So everyone has heard of Woodstock, right? It was that giant hippie festival where people sat around, did drugs and chilled out for a couple days. That’s what I thought until I stumbled upon an archive describing the history of Woodstock, taking place in New England. This idea was much different than drugged up hippies singing songs in a field.
As it turns out, Woodstock is associated with the first pilgrims of the Colony of Plymouth and Province of Massachusetts Bay. These two colonies were seen as the area of reformation, and many pilgrims left their homes to obtain religious liberty. Now, you’re probably wondering if I am going to find some way to relate the Woodstock music festival and the history of New England, YOU BET I AM.
Woodstock festival was seen as an area of freedom and open acceptance of those around them. Over 600,000 people gathered together for a weekend of carefree antics and social tolerance. Now I am not saying that the history of New England was exactly like this, but the pilgrims of New England were in search of a new religion. This new religion was to be their place of solace and safety, and to many that meant carefree antics and social tolerance.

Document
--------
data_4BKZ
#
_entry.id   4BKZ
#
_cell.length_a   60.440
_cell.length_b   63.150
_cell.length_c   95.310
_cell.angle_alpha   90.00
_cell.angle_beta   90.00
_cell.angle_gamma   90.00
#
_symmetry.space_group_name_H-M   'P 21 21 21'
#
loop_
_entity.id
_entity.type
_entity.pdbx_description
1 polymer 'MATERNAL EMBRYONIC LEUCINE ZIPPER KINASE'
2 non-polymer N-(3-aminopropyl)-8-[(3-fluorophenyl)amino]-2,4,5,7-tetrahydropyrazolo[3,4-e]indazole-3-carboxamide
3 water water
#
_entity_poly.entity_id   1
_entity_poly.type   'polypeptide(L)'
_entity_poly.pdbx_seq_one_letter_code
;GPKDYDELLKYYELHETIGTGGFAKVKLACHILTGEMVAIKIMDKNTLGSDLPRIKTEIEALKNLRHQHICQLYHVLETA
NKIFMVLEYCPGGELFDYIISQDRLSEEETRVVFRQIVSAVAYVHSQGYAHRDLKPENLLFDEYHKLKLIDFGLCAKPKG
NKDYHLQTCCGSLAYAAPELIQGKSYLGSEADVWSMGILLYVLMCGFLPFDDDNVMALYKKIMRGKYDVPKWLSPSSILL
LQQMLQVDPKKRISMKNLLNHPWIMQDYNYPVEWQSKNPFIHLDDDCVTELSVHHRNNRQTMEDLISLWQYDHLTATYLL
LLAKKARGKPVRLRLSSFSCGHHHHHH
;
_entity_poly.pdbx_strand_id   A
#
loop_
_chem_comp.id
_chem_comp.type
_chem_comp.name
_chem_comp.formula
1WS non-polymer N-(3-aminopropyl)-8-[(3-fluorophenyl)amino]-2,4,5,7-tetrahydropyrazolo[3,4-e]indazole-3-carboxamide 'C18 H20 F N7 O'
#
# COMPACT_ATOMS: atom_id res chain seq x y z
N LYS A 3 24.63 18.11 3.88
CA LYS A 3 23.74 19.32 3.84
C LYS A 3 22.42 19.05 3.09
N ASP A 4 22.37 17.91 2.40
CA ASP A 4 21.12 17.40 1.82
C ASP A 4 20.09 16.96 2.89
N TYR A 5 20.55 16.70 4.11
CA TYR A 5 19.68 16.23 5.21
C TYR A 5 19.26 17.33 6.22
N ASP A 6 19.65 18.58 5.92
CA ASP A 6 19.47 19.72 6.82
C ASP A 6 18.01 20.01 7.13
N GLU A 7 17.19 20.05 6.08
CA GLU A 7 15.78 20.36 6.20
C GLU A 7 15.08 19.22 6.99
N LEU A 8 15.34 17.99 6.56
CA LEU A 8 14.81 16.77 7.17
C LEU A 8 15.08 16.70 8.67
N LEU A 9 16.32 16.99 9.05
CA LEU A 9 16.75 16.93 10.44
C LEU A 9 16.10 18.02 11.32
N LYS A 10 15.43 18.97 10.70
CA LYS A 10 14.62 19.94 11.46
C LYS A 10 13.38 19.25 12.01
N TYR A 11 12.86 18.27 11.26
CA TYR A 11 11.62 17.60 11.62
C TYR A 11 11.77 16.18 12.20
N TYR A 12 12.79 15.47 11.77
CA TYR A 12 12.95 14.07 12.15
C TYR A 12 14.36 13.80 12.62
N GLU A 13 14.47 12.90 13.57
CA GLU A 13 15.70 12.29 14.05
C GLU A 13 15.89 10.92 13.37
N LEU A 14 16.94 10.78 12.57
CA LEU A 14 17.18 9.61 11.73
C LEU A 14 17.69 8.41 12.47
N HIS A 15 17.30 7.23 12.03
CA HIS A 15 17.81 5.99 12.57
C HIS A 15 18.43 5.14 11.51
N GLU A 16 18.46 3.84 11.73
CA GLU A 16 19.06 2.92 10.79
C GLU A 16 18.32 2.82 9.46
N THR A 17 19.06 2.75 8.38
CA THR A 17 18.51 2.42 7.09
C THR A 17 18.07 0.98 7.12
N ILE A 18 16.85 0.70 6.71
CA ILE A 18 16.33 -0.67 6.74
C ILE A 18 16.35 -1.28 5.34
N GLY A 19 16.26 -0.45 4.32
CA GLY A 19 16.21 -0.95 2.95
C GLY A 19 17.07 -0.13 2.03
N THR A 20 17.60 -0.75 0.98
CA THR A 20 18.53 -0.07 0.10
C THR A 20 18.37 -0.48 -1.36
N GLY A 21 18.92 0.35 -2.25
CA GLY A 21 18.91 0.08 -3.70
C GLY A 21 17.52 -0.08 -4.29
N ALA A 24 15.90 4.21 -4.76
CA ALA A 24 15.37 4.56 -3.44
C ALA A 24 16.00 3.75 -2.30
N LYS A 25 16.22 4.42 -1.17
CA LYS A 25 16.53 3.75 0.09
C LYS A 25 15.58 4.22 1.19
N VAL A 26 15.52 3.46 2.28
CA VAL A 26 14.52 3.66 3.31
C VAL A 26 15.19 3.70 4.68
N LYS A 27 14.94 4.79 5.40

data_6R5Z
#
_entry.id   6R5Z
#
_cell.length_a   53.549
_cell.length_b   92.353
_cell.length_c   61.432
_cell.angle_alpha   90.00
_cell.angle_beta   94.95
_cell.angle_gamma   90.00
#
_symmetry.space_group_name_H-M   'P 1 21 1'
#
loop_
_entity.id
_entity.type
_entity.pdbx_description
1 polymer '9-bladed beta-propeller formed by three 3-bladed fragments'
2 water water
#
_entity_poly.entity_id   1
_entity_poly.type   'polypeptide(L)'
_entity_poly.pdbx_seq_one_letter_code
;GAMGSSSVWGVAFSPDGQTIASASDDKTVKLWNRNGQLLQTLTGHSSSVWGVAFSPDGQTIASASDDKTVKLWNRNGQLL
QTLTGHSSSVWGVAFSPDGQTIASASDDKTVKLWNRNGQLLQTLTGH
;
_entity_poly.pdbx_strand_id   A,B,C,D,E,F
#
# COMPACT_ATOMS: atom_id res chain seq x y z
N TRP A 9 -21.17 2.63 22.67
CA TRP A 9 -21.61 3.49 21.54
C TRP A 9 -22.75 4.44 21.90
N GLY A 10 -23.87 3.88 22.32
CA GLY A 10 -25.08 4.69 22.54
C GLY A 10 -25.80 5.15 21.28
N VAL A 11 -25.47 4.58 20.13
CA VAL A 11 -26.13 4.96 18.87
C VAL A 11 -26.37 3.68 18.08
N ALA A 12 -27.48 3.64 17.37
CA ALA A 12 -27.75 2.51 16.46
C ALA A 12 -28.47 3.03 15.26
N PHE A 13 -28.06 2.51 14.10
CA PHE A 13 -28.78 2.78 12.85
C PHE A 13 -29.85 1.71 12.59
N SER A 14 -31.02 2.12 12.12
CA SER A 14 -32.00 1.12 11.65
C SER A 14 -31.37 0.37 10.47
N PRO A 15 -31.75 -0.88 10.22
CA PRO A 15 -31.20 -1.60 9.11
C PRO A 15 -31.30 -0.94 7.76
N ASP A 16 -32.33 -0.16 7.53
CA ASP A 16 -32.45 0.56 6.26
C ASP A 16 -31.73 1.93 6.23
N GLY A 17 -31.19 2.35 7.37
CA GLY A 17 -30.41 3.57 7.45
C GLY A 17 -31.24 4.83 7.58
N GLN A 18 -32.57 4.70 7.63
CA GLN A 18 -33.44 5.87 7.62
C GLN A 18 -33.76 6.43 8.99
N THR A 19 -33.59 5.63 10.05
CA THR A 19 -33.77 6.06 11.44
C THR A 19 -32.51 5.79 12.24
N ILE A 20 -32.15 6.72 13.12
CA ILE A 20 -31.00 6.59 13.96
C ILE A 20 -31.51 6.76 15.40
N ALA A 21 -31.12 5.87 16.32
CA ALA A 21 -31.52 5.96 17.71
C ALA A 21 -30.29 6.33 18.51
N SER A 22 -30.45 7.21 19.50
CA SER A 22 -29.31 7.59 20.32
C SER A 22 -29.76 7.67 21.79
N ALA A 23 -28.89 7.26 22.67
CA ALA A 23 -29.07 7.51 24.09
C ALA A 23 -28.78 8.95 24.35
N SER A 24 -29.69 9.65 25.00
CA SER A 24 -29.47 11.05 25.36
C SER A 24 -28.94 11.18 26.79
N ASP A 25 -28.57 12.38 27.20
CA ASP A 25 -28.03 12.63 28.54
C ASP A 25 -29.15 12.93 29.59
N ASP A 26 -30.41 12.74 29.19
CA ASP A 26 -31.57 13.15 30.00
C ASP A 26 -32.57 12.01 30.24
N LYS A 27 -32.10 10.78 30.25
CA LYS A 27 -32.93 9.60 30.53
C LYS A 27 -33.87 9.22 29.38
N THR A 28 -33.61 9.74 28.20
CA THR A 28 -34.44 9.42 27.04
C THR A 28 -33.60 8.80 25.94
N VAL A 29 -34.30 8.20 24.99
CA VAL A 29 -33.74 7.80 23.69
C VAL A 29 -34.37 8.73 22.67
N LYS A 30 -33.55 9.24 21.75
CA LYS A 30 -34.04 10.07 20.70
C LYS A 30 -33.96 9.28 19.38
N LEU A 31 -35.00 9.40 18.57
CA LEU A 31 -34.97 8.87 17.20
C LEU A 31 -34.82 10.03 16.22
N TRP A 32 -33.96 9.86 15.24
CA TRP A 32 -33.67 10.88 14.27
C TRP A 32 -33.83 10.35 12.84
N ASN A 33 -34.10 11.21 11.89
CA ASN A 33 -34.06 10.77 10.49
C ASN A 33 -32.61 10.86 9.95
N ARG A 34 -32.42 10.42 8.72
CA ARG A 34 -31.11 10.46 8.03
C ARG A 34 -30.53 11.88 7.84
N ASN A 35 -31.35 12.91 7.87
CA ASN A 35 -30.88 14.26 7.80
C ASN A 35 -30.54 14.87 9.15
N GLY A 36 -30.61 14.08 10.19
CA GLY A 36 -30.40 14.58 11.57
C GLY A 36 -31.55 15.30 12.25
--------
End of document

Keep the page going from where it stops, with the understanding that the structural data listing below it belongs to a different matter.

During both situations there was ongoing social turmoil unfolding all around them, but both are linked together in the idea that the participants were in search of safety and freedom. All those in New England and at the music festival were offered areas in which they were safe and able to openly express their beliefs and were not judged or harmed for exhibiting these behaviors.
So, it turns out that the pilgrims and hippies did have a lot in common. Never thought you would hear that, now did you?